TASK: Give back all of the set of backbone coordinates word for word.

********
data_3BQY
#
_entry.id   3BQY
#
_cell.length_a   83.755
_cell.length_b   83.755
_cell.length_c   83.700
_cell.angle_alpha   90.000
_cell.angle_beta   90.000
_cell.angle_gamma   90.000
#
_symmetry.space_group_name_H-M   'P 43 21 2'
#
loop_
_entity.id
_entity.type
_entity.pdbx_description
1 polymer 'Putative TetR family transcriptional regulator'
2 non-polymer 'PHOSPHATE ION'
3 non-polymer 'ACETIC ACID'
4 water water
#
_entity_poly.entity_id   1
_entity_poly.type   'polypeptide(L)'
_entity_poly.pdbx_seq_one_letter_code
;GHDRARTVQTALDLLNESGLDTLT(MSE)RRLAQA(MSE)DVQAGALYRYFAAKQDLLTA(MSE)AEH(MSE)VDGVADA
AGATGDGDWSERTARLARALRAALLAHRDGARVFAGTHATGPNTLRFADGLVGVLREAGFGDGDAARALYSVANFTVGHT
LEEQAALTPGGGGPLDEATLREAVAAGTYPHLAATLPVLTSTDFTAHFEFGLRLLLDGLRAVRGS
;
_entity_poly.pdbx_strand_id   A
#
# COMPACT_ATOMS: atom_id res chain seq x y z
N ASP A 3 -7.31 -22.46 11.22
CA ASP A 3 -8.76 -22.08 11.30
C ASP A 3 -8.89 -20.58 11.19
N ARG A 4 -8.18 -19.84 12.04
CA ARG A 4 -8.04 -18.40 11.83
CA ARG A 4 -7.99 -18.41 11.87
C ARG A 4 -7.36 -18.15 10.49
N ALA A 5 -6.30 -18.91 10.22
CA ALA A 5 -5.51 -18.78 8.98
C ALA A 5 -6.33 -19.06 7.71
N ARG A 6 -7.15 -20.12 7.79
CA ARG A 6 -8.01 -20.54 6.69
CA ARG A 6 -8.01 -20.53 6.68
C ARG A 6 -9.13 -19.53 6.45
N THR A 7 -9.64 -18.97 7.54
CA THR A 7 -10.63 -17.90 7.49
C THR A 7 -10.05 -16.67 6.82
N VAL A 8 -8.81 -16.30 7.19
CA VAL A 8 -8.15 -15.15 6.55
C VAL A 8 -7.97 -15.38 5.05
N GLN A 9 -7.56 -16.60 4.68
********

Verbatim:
data_3BQY
#
_entry.id   3BQY
#
_cell.length_a   83.755
_cell.length_b   83.755
_cell.length_c   83.700
_cell.angle_alpha   90.000
_cell.angle_beta   90.000
_cell.angle_gamma   90.000
#
_symmetry.space_group_name_H-M   'P 43 21 2'
#
loop_
_entity.id
_entity.type
_entity.pdbx_description
1 polymer 'Putative TetR family transcriptional regulator'
2 non-polymer 'PHOSPHATE ION'
3 non-polymer 'ACETIC ACID'
4 water water
#
_entity_poly.entity_id   1
_entity_poly.type   'polypeptide(L)'
_entity_poly.pdbx_seq_one_letter_code
;GHDRARTVQTALDLLNESGLDTLT(MSE)RRLAQA(MSE)DVQAGALYRYFAAKQDLLTA(MSE)AEH(MSE)VDGVADA
AGATGDGDWSERTARLARALRAALLAHRDGARVFAGTHATGPNTLRFADGLVGVLREAGFGDGDAARALYSVANFTVGHT
LEEQAALTPGGGGPLDEATLREAVAAGTYPHLAATLPVLTSTDFTAHFEFGLRLLLDGLRAVRGS
;
_entity_poly.pdbx_strand_id   A
#
# COMPACT_ATOMS: atom_id res chain seq x y z
N ASP A 3 -7.31 -22.46 11.22
CA ASP A 3 -8.76 -22.08 11.30
C ASP A 3 -8.89 -20.58 11.19
N ARG A 4 -8.18 -19.84 12.04
CA ARG A 4 -8.04 -18.40 11.83
CA ARG A 4 -7.99 -18.41 11.87
C ARG A 4 -7.36 -18.15 10.49
N ALA A 5 -6.30 -18.91 10.22
CA ALA A 5 -5.51 -18.78 8.98
C ALA A 5 -6.33 -19.06 7.71
N ARG A 6 -7.15 -20.12 7.79
CA ARG A 6 -8.01 -20.54 6.69
CA ARG A 6 -8.01 -20.53 6.68
C ARG A 6 -9.13 -19.53 6.45
N THR A 7 -9.64 -18.97 7.54
CA THR A 7 -10.63 -17.90 7.49
C THR A 7 -10.05 -16.67 6.82
N VAL A 8 -8.81 -16.30 7.19
CA VAL A 8 -8.15 -15.15 6.55
C VAL A 8 -7.97 -15.38 5.05
N GLN A 9 -7.56 -16.60 4.68